June 29th 2021

Europe in the world. MCI-Livetalk with Romano Prodi.

Romano Prodi, Former Prime Minister of Italy & Former President of the European Commission as Distinguished Guest Online at the Entrepreneurial School®.


MCI-Livetalk with Romano Prodi, Former Prime Minister of Italy & Former President of the European Commission. Foto: MCI
MCI-Livetalk with Romano Prodi, Former Prime Minister of Italy & Former President of the European Commission. Foto: MCI


Europe will play an important role between USA and China in the future – this is the consistant message of Romano Prodi in the MCI Livetalk with Andreas Altmann, who moderated the conversation together with Franz Fischler, President of the European Forum Alpbach.

Europe, USA & China

The relationship between Europe and the USA, which is based on shared democratic values, is as strong as ever. Decades of solidarity, Prodi said, are unmistakably present. However, at the same time, lively trade exchanges with China are growing. The European trade relationship with China will follow the existing successful relationships of Germany and France with the Asian country, Prodi said. This is a situation, that the administration under current U.S. President Joe Biden does not necessarily approve of, as the EU-China investment agreement and the threatened sanctions have shown.

The COVID-19 pandemic and the resulting disruption of the value chain have massively changed the relationships between the above mentioned economic powers. But Prodi also predicts competition in terms of high-tech equipment to be a challenge. This makes Europe's positioning between the two nations even more important.

Common foreign policy

For Prodi, the EU's biggest problem clearly lies in a failed common foreign policy. Too many individual opinions and interests as well as the VETO law make a unified foreign policy difficult, if not impossible. This is visible in European migration policy. "We are putting brakes on ourselves," Prodi said. He therefore sees the implementation of a common foreign policy as very difficult. "Only in a deep crisis will something change," he explains further. He does not wish for such a crisis, of course, but nothing will change without a crisis.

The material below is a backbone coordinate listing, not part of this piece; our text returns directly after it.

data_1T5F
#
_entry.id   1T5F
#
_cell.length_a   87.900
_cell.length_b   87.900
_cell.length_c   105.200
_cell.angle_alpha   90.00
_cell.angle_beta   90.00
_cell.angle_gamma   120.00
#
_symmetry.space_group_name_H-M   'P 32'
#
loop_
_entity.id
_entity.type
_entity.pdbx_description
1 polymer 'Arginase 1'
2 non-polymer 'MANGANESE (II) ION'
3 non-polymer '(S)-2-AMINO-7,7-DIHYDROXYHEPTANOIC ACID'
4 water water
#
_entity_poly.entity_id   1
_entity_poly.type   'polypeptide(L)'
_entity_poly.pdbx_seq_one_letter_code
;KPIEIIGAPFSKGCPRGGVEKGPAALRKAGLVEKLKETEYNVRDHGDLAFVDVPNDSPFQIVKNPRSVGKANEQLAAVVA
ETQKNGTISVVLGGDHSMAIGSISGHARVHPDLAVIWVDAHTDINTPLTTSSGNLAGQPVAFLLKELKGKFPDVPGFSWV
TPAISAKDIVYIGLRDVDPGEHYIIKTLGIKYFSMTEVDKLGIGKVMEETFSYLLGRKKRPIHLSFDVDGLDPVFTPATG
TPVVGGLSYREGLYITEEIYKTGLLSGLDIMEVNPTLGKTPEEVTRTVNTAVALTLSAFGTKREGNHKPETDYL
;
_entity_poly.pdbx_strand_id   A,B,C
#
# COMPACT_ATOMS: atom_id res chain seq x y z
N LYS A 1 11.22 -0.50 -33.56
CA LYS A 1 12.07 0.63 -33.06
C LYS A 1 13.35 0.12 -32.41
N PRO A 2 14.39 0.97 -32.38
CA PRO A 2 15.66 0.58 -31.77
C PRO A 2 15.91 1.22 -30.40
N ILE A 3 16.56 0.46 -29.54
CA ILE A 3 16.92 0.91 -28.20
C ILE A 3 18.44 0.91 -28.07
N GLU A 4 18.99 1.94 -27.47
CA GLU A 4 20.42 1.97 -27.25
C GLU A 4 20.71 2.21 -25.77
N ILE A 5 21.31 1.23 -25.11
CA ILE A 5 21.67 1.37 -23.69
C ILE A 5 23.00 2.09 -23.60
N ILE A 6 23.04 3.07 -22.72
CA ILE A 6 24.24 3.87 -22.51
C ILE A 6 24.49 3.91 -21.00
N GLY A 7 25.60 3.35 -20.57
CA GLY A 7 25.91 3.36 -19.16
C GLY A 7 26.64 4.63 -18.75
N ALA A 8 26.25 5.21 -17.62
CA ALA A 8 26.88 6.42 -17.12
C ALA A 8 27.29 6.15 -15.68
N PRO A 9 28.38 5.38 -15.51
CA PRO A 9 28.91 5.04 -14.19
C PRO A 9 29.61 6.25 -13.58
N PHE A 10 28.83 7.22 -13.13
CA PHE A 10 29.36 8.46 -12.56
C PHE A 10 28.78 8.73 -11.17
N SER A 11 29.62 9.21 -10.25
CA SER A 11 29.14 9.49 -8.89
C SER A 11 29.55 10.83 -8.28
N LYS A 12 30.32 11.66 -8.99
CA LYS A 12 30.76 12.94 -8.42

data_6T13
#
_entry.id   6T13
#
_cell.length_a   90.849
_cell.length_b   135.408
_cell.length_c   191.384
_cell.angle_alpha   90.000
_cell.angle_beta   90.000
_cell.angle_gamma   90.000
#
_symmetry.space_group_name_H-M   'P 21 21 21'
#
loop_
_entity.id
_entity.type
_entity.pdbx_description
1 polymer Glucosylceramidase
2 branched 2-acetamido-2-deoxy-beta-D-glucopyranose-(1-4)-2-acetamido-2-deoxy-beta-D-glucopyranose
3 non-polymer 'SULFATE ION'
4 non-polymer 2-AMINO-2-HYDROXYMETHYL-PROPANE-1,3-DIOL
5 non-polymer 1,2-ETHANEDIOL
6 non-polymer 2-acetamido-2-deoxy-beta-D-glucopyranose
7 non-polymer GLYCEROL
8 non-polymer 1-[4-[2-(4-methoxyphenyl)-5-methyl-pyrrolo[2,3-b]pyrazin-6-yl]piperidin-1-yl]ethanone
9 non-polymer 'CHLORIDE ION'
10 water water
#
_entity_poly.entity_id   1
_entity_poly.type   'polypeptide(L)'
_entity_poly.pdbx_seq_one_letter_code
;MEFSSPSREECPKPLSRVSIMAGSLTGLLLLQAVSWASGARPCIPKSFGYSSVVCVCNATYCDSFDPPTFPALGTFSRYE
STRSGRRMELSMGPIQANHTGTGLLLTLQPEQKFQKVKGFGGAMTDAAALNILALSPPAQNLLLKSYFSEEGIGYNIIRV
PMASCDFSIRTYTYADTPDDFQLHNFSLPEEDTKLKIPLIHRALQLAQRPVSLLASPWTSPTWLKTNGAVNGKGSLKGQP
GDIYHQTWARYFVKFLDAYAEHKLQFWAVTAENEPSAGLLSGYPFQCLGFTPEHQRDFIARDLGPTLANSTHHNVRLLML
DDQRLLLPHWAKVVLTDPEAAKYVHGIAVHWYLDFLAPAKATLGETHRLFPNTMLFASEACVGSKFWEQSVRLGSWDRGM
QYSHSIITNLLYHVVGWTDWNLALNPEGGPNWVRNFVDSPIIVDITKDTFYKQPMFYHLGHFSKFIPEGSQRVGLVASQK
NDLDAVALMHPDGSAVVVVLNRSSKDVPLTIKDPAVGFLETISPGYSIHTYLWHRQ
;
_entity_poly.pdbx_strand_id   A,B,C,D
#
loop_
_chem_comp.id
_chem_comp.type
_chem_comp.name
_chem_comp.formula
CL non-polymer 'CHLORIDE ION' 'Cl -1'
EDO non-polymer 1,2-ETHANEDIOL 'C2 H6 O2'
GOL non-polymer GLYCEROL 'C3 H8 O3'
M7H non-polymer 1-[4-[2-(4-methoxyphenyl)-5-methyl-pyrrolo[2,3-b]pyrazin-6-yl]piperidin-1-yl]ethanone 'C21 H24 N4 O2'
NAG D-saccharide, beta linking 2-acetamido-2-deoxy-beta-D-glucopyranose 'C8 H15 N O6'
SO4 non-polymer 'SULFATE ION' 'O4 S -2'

Prodi, on the other hand, sees change as essential in the European Union's environmental policy. Europe must set itself high goals on issues such as the Green Deal. Measures in environmental policy need investment. Prodi sees these as immensely important in order not to upset the population of the European Union.

Migration is a sensitive issue within the European Union, Prodi said. Policy is unlikely to change, he says, but compromises can be made. The boom in African populations is inevitable. "New forms of mass communication are increasingly driving the young African population to European shores," Prodi says. This population growth and how it is dealt with will be a major issue for the future of Europe, Prodi says.

Romano Prodi was born in Scandiano, Italy, in 1939 and studied Law at the Catholic University of Milan. After taking postgraduate courses at the Universites of Milan and Bologna and the London School of Economics he was visiting professor at Harvard University and the Stanford Research Institute. He began his academic career at the Faculty of Political Science at the University of Bologna where he worked as assistant (1963), associate (1966) and then as a full Professor (1971–1999) of Industrial Organization and Industrial Policy.

From 1974 to 1978, he was the chairman of Il Mulino publishing house. In 1981 he founded Nomisma, one of Italy's leading economic research societies and chaired its Scientific Committee until 1995. From November 1978 to March 1979, Romano Prodi was the Italian Minister of Industry. In February 1995, he founded the Ulivo Coalition and ran as a candidate for federal elections in April 1996 in which the Ulivo Coalition defeated the Center-Right coalition. The Prodi government remained in office until October 1998, during which it succeeded in making the country join the Euro currency.

In March 1999, the European Council elected Romano Prodi to serve as President of the European Commission in Brussels. During his presidency, the European Union adopted some of the historic decisions of the European Union (e.g. introduction of the Euro, enlargement to 25). In 2005, Romano Prodi was elected leader of the "Unione" Center-Left coalition, heading the Ulivo list for the general election in 2006. From 05/2006 until 05/2008 he was again Prime Minister of Italy. Since then, Romano Prodi has been the President of the Foundation for Worldwide Cooperation and has also been named Chairman of the United Nations–African Union High Level Panel for Peacekeeping in Africa.

Romano Prodi’s career has led to a vast oeuvre of scientific publications as well as numerous prestigious honours, distinctions and acknowledgements. He lives in Bologna, is married and has two sons and four grandchildren.


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